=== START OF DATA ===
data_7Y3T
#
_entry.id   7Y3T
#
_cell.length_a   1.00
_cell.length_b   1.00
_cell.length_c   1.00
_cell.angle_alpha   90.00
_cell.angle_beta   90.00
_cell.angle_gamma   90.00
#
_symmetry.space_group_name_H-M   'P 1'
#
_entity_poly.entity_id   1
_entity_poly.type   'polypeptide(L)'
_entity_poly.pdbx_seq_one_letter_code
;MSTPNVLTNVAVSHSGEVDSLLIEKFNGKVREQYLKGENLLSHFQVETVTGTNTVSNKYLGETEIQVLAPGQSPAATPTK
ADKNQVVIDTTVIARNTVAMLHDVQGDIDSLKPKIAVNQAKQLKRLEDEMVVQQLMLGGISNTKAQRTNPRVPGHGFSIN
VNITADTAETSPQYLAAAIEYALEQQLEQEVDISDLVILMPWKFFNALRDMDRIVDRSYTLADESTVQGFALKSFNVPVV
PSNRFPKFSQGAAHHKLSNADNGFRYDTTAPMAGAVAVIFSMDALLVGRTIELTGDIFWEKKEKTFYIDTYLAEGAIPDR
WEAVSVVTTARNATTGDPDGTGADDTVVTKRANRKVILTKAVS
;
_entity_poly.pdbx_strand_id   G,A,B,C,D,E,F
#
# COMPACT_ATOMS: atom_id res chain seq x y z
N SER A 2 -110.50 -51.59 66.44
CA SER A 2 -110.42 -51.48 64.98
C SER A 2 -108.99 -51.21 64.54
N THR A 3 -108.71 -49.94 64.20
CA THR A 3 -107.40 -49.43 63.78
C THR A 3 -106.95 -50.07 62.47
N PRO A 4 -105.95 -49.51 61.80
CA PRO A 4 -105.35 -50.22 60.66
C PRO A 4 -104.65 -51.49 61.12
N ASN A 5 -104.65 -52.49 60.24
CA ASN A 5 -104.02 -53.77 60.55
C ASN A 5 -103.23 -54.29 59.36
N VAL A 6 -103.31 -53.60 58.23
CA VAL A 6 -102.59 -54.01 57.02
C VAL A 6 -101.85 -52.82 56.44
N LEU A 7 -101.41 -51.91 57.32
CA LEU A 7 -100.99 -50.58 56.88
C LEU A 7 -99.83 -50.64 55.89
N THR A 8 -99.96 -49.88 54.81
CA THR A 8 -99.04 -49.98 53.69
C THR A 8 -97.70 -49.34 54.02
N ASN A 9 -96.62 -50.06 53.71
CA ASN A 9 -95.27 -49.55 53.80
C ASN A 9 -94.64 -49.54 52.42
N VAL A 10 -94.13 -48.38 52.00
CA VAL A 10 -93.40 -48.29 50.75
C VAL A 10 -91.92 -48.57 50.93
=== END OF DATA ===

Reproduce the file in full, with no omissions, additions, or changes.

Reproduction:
data_7Y3T
#
_entry.id   7Y3T
#
_cell.length_a   1.00
_cell.length_b   1.00
_cell.length_c   1.00
_cell.angle_alpha   90.00
_cell.angle_beta   90.00
_cell.angle_gamma   90.00
#
_symmetry.space_group_name_H-M   'P 1'
#
_entity_poly.entity_id   1
_entity_poly.type   'polypeptide(L)'
_entity_poly.pdbx_seq_one_letter_code
;MSTPNVLTNVAVSHSGEVDSLLIEKFNGKVREQYLKGENLLSHFQVETVTGTNTVSNKYLGETEIQVLAPGQSPAATPTK
ADKNQVVIDTTVIARNTVAMLHDVQGDIDSLKPKIAVNQAKQLKRLEDEMVVQQLMLGGISNTKAQRTNPRVPGHGFSIN
VNITADTAETSPQYLAAAIEYALEQQLEQEVDISDLVILMPWKFFNALRDMDRIVDRSYTLADESTVQGFALKSFNVPVV
PSNRFPKFSQGAAHHKLSNADNGFRYDTTAPMAGAVAVIFSMDALLVGRTIELTGDIFWEKKEKTFYIDTYLAEGAIPDR
WEAVSVVTTARNATTGDPDGTGADDTVVTKRANRKVILTKAVS
;
_entity_poly.pdbx_strand_id   G,A,B,C,D,E,F
#
# COMPACT_ATOMS: atom_id res chain seq x y z
N SER A 2 -110.50 -51.59 66.44
CA SER A 2 -110.42 -51.48 64.98
C SER A 2 -108.99 -51.21 64.54
N THR A 3 -108.71 -49.94 64.20
CA THR A 3 -107.40 -49.43 63.78
C THR A 3 -106.95 -50.07 62.47
N PRO A 4 -105.95 -49.51 61.80
CA PRO A 4 -105.35 -50.22 60.66
C PRO A 4 -104.65 -51.49 61.12
N ASN A 5 -104.65 -52.49 60.24
CA ASN A 5 -104.02 -53.77 60.55
C ASN A 5 -103.23 -54.29 59.36
N VAL A 6 -103.31 -53.60 58.23
CA VAL A 6 -102.59 -54.01 57.02
C VAL A 6 -101.85 -52.82 56.44
N LEU A 7 -101.41 -51.91 57.32
CA LEU A 7 -100.99 -50.58 56.88
C LEU A 7 -99.83 -50.64 55.89
N THR A 8 -99.96 -49.88 54.81
CA THR A 8 -99.04 -49.98 53.69
C THR A 8 -97.70 -49.34 54.02
N ASN A 9 -96.62 -50.06 53.71
CA ASN A 9 -95.27 -49.55 53.80
C ASN A 9 -94.64 -49.54 52.42
N VAL A 10 -94.13 -48.38 52.00
CA VAL A 10 -93.40 -48.29 50.75
C VAL A 10 -91.92 -48.57 50.93